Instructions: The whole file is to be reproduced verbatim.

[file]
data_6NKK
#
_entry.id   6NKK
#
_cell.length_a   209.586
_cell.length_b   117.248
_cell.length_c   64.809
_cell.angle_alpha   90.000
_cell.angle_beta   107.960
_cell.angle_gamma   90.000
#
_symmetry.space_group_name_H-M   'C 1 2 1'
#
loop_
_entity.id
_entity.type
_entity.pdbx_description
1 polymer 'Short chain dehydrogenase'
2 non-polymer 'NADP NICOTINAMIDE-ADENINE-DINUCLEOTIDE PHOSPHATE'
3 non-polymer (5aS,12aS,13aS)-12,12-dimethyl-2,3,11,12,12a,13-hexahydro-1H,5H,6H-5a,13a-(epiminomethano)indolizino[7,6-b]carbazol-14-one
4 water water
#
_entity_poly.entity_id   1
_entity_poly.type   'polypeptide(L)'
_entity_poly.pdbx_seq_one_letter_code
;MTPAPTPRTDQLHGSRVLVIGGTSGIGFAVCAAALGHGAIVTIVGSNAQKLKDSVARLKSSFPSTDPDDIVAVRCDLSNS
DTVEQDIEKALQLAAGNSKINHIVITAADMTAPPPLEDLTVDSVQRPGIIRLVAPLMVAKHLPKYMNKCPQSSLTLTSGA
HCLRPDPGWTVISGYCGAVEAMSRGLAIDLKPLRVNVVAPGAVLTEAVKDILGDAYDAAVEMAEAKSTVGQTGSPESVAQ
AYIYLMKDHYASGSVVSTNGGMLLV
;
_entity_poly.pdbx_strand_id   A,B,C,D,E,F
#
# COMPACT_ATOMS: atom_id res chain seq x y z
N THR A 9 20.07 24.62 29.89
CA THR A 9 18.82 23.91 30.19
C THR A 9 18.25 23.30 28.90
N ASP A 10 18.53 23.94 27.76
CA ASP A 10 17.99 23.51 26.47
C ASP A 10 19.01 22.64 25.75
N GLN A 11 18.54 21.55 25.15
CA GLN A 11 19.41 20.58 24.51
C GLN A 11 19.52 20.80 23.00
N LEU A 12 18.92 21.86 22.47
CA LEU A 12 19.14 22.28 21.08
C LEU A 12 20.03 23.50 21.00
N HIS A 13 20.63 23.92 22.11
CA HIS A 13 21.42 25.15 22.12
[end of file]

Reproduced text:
data_6NKK
#
_entry.id   6NKK
#
_cell.length_a   209.586
_cell.length_b   117.248
_cell.length_c   64.809
_cell.angle_alpha   90.000
_cell.angle_beta   107.960
_cell.angle_gamma   90.000
#
_symmetry.space_group_name_H-M   'C 1 2 1'
#
loop_
_entity.id
_entity.type
_entity.pdbx_description
1 polymer 'Short chain dehydrogenase'
2 non-polymer 'NADP NICOTINAMIDE-ADENINE-DINUCLEOTIDE PHOSPHATE'
3 non-polymer (5aS,12aS,13aS)-12,12-dimethyl-2,3,11,12,12a,13-hexahydro-1H,5H,6H-5a,13a-(epiminomethano)indolizino[7,6-b]carbazol-14-one
4 water water
#
_entity_poly.entity_id   1
_entity_poly.type   'polypeptide(L)'
_entity_poly.pdbx_seq_one_letter_code
;MTPAPTPRTDQLHGSRVLVIGGTSGIGFAVCAAALGHGAIVTIVGSNAQKLKDSVARLKSSFPSTDPDDIVAVRCDLSNS
DTVEQDIEKALQLAAGNSKINHIVITAADMTAPPPLEDLTVDSVQRPGIIRLVAPLMVAKHLPKYMNKCPQSSLTLTSGA
HCLRPDPGWTVISGYCGAVEAMSRGLAIDLKPLRVNVVAPGAVLTEAVKDILGDAYDAAVEMAEAKSTVGQTGSPESVAQ
AYIYLMKDHYASGSVVSTNGGMLLV
;
_entity_poly.pdbx_strand_id   A,B,C,D,E,F
#
# COMPACT_ATOMS: atom_id res chain seq x y z
N THR A 9 20.07 24.62 29.89
CA THR A 9 18.82 23.91 30.19
C THR A 9 18.25 23.30 28.90
N ASP A 10 18.53 23.94 27.76
CA ASP A 10 17.99 23.51 26.47
C ASP A 10 19.01 22.64 25.75
N GLN A 11 18.54 21.55 25.15
CA GLN A 11 19.41 20.58 24.51
C GLN A 11 19.52 20.80 23.00
N LEU A 12 18.92 21.86 22.47
CA LEU A 12 19.14 22.28 21.08
C LEU A 12 20.03 23.50 21.00
N HIS A 13 20.63 23.92 22.11
CA HIS A 13 21.42 25.15 22.12